Word Processing in Ubuntu in Korea

I used to have a lot of trouble opening files, as the two favorite formats among students are .docx (What do you mean you can’t open it? It’s MICROSOFT!) and .hwp, the propreitary file format for the word processing application most widely used among Koreans… but used by nobody else on earth. (What do you mean, you prefer formats used globally and accessible from multiple programs?)

I’m running Hangeul 2005, but there are instructions for the 2008 version here (or here, recommended at Marmot’s), and as for .docx files, a simple tweak should render your OpenOffice capable of opening those files, if you follow the instructions here.

(And for those of you who are naughty, some bad person has posted the workaround that renders the two month trial of HWP 2005 a permanent install. I’m of two minds with this, since (a) I’d rather not be thieving things, but (b) it’s ridiculous to pay full price for [bad] software that one almost never uses just to deal with the few people who insist on using a proprietary format, and (c) anyone who uses security that wimpy [in Linux of all systems!] is pretty much begging someone to just implement the workaround. But it’s wrong, bad, horrid, etc.)

Now if only someone could introduce a hack that could trick the Korean web into thinking I was running Windows and Internet Explorer — not just running it under Wine, but really using IE in Windows — life would be a lot easier. Maybe a few versions down the road?

13 thoughts on “Word Processing in Ubuntu in Korea

  1. I prefer it.

    That’s the short, simple answer. I answer at slightly greater length on my Bio page (but I’ll quote it here):

    I’ve used DOS, and several versions of Windows, Mac, and Linux, and Ubuntu Linux has been my favorite OS so far. I switched to Linux around the time all my old Window-user friends hurriedly migrated to Mac and started exlusively consuming technology with a lowercase “i” on the front of the product name. Me, I’m happier paying less for equal stability, even if I do occasionally have to go trawling webforums to figure out how to achieve that stability.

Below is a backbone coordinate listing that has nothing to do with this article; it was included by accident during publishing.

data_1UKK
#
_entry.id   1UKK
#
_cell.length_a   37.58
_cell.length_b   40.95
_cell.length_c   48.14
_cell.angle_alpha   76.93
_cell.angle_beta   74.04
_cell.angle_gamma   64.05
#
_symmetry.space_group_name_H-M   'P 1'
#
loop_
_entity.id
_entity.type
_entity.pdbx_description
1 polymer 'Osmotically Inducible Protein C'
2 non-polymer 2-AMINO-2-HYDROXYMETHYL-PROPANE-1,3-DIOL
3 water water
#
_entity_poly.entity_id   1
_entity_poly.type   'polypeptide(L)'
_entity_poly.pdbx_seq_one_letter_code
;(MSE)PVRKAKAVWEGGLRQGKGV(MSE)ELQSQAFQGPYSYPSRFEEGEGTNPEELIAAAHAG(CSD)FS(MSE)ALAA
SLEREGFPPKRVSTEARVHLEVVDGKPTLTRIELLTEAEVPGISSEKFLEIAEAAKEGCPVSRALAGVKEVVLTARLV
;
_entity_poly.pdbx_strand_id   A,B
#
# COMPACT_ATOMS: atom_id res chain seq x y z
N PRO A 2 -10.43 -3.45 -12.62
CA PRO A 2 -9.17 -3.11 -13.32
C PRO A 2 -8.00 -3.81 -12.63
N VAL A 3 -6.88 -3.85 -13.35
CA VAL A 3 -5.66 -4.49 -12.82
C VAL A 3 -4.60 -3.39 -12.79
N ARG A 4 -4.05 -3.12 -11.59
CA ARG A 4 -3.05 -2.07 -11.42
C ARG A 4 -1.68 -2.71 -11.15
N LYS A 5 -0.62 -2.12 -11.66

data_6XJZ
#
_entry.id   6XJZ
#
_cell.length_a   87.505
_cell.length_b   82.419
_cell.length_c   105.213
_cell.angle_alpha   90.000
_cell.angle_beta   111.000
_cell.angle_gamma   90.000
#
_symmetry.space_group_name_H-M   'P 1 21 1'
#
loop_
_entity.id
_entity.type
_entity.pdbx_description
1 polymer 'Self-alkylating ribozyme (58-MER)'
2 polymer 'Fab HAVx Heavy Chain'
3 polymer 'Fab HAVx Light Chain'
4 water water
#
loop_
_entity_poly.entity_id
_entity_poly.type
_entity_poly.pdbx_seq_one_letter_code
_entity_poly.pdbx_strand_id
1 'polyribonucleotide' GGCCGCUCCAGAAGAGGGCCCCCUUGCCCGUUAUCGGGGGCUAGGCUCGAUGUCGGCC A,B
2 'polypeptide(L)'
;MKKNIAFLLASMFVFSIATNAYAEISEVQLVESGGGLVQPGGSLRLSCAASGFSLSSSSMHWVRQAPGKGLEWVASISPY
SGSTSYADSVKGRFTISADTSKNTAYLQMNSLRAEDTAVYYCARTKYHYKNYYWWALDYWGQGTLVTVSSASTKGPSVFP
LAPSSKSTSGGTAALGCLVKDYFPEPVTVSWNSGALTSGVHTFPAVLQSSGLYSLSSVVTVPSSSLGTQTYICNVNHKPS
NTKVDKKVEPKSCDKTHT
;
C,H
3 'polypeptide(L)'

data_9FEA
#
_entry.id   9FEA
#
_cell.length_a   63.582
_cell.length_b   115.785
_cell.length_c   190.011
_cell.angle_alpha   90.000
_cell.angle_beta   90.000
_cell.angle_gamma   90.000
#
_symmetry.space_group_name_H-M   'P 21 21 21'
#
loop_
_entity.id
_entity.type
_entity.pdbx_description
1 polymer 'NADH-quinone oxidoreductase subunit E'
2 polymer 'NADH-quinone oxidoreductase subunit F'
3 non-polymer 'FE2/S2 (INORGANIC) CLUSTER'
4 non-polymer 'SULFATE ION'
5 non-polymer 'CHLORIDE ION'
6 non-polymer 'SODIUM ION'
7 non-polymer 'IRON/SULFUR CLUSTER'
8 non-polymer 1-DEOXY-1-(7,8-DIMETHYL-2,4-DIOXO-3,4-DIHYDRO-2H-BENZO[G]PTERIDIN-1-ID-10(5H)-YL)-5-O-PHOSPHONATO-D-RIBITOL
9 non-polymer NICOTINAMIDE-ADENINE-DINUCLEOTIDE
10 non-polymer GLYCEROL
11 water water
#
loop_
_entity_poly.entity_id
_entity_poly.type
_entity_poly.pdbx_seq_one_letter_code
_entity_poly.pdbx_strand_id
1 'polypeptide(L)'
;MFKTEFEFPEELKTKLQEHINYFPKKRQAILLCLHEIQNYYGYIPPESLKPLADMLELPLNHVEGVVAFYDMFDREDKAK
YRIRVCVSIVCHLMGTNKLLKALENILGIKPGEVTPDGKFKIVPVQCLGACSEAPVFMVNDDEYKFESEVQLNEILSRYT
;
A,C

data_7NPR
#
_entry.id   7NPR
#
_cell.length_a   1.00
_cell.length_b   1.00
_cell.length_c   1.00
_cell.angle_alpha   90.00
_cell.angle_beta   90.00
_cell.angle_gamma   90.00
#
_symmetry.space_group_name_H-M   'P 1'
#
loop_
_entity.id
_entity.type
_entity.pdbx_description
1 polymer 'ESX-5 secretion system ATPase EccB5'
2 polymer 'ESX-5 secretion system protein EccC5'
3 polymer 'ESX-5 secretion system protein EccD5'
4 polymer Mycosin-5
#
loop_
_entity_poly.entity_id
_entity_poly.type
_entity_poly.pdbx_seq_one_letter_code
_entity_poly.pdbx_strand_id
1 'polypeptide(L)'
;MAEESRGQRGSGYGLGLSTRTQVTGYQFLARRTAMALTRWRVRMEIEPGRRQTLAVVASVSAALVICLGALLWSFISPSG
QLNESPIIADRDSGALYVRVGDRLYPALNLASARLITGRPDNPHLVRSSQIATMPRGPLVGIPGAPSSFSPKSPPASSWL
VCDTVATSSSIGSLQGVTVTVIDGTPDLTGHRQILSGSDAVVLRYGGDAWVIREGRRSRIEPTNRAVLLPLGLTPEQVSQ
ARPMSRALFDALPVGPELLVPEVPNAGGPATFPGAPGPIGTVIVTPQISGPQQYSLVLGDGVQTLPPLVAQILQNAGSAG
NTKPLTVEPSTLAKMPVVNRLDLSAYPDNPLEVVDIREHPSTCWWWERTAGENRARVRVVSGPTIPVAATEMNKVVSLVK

My objections to Windows increased further with Vista — inefficiency coupled with insane amounts of DRM-friendliness? are you kidding me? — and I’m uneasy about Apple’s relationship to DRM (willing to implement crazy DRM if their arm is softly twisted) and their customers (the cost of migrating away from Apple is increasing with every passing gadget).

    Finally, it’s cost-efficient for me. The money I save on hardware (and that I will save on the OS, over time) is a savings, plus the hacking about I have to do with Linux is paying dividends as I learn more and more about computers and how they work under the hood. (I’m no expert, I’ll never be one, but I’m a fair bit more in tune with it than your average consumer, and that’s a useful thing for an SF writer. So for me, except on days when it’s really an emergency, the still-imperfect nature of Ubuntu is a boon to me as an education experience. Plus, I believe big groups of people can achieve cool things that better the world without being part of profit-driven companies. Linux is a daily reminder of this, and an inspiring one.)

  2. So, if I understand you correctly, you’re using Linux for conventional computer stuff like writing, searching the Internet, sending email, watching videos etc, and not things like running a server or doing development, right?

    Last question (sorry) – do you mostly rely on Ubuntu’s package repositories for new software, or do you compile any of it yourself?

  3. Rhesus,